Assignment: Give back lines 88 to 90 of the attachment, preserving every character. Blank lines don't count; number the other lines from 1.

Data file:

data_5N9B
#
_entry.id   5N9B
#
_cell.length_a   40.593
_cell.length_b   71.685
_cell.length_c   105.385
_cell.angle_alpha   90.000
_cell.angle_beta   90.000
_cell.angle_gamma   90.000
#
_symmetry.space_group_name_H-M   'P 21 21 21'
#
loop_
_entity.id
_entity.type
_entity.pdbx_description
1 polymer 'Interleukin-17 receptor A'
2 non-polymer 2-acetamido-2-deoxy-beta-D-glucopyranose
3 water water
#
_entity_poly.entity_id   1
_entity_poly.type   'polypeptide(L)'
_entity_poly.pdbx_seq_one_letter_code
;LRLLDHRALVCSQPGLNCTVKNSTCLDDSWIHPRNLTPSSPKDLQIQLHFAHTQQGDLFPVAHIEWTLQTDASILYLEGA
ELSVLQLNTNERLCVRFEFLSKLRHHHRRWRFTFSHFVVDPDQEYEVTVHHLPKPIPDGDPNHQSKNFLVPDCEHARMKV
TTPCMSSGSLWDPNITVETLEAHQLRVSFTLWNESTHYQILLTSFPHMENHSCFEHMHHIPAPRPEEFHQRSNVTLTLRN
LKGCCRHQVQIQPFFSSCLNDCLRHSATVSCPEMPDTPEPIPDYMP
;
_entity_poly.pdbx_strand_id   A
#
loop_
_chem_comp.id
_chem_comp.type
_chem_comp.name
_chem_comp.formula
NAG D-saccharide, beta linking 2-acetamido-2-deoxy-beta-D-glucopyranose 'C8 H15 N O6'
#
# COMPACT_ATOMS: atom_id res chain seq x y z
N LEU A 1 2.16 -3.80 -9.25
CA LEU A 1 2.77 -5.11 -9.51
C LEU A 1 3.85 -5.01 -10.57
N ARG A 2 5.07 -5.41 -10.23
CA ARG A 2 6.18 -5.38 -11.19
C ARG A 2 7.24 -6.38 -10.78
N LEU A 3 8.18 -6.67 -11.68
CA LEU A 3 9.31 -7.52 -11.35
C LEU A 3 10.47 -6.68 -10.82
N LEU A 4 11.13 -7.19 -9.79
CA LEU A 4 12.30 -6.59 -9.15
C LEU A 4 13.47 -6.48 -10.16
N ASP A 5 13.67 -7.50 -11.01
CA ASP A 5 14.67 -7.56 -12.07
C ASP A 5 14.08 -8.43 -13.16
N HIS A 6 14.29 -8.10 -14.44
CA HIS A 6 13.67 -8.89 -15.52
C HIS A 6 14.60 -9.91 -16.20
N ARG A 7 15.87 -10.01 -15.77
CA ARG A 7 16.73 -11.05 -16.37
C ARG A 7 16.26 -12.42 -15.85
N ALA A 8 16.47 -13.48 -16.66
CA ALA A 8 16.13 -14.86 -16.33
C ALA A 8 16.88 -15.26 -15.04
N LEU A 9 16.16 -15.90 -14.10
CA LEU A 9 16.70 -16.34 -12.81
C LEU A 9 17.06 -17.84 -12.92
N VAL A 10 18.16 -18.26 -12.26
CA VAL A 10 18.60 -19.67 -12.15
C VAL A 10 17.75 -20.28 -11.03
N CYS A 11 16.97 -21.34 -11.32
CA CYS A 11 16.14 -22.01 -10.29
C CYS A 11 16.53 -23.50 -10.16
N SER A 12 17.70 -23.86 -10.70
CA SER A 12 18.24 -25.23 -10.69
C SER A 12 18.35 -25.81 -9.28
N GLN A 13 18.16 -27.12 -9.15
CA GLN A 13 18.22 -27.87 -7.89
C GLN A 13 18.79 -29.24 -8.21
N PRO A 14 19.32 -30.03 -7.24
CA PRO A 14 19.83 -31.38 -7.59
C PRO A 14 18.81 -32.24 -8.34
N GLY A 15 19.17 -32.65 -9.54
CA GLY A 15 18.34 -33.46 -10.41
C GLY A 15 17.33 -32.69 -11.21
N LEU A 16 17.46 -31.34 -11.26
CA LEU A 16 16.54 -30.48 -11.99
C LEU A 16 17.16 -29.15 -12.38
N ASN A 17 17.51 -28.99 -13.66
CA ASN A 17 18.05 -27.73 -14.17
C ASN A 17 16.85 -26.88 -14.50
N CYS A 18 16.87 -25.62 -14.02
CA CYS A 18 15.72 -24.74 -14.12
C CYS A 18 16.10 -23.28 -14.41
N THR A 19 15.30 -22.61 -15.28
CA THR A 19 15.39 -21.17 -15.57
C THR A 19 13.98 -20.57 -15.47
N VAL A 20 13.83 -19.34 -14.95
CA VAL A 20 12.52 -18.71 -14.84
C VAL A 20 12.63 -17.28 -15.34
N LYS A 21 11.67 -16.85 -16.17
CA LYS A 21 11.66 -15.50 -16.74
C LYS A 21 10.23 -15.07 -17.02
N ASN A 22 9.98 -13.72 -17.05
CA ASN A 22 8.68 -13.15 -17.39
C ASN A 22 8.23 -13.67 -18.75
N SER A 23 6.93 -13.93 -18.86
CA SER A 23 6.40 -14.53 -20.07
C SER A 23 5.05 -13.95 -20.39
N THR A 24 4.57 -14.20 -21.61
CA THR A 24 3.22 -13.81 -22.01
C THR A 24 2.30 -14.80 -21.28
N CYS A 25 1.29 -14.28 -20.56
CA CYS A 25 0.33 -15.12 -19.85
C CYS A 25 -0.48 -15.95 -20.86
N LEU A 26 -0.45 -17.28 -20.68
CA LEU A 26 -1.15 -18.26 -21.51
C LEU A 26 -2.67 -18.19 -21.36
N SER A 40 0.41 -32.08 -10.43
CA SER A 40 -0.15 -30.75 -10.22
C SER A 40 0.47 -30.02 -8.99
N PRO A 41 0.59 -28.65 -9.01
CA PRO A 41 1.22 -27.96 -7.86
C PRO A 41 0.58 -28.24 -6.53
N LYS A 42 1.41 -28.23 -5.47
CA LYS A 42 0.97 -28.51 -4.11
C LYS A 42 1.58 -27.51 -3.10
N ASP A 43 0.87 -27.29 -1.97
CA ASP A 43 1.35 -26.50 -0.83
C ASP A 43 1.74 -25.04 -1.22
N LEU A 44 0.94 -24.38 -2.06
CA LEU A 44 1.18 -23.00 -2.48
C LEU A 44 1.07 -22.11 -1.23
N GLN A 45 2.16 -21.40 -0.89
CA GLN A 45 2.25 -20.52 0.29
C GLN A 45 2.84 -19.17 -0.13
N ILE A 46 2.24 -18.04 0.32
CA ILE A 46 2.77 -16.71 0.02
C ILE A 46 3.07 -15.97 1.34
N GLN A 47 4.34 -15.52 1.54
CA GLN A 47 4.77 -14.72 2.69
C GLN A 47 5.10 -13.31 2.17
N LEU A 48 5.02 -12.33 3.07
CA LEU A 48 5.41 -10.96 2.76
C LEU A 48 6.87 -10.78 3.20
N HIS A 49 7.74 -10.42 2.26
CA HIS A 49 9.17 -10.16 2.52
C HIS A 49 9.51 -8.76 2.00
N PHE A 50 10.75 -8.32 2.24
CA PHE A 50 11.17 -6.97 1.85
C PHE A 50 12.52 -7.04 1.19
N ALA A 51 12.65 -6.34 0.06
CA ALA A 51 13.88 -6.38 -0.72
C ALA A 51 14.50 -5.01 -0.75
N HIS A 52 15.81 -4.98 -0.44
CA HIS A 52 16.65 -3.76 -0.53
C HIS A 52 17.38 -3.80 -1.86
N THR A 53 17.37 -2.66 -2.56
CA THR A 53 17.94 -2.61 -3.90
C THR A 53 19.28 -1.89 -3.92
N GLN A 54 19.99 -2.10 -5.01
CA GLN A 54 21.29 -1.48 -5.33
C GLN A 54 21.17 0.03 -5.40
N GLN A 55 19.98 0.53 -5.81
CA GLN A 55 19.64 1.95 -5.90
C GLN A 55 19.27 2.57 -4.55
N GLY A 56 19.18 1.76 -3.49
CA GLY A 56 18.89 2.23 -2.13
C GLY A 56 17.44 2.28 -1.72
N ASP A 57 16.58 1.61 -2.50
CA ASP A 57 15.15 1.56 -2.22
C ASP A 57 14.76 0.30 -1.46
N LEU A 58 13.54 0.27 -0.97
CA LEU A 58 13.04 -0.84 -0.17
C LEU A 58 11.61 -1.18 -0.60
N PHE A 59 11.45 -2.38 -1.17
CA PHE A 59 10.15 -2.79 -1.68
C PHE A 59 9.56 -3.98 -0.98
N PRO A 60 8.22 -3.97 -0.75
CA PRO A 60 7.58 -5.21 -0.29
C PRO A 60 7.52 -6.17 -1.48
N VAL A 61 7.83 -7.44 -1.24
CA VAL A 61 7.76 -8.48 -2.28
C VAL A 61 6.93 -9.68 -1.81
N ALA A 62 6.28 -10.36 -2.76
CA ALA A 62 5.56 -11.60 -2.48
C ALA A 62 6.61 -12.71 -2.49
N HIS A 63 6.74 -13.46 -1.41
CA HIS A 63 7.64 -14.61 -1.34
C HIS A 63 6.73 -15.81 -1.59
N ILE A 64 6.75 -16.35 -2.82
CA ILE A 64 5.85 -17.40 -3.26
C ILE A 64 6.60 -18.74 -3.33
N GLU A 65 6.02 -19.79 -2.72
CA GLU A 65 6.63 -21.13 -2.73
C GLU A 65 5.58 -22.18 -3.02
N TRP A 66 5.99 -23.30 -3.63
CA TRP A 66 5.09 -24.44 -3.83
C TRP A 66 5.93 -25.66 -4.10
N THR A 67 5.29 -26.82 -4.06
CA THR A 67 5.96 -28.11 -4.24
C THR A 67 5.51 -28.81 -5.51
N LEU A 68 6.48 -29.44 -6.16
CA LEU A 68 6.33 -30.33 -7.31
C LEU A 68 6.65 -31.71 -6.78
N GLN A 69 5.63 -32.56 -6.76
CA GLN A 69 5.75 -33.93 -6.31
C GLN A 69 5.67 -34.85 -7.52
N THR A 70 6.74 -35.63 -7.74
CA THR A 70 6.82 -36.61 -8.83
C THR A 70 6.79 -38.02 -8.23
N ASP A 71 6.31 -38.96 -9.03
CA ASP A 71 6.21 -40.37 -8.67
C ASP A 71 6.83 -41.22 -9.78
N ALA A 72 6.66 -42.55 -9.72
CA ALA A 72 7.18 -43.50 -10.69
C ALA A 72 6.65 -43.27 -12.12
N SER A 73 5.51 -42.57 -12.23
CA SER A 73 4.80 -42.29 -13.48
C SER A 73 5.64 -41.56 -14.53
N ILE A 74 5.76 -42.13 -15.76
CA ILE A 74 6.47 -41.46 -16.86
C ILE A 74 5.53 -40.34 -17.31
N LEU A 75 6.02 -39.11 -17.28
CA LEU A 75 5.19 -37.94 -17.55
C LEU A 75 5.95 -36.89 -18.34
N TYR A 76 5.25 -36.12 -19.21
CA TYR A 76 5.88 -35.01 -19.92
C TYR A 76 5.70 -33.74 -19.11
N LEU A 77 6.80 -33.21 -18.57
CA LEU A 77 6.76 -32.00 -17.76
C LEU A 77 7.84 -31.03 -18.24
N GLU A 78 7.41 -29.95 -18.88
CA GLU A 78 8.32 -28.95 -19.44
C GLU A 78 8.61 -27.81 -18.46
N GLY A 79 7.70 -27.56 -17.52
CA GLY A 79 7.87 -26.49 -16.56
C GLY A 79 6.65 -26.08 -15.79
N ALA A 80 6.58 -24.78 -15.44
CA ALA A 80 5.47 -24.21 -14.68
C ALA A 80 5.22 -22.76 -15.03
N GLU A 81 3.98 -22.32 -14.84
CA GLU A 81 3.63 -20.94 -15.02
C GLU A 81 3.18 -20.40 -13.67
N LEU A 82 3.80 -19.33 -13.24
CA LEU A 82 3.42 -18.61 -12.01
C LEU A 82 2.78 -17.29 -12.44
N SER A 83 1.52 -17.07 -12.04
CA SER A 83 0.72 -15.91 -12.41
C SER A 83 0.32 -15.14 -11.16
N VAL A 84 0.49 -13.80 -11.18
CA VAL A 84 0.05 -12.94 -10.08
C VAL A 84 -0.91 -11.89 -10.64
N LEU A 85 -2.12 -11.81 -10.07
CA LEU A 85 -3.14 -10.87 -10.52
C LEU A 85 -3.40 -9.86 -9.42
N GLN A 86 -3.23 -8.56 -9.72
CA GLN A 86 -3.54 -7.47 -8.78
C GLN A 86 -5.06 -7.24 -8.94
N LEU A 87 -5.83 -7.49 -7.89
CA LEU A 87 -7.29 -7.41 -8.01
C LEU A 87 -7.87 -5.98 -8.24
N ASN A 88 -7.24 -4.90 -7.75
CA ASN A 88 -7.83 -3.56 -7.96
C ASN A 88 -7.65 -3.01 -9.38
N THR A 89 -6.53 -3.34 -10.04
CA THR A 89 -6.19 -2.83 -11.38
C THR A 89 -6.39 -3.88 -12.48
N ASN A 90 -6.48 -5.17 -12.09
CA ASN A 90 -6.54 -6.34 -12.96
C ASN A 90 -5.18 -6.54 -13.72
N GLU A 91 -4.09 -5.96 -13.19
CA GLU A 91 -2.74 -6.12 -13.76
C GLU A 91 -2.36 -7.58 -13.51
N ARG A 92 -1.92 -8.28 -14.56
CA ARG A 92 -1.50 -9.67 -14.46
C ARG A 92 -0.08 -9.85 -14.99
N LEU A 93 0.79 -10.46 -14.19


N ASN A 17 17.51 -28.99 -13.66
CA ASN A 17 18.05 -27.73 -14.17
C ASN A 17 16.85 -26.88 -14.50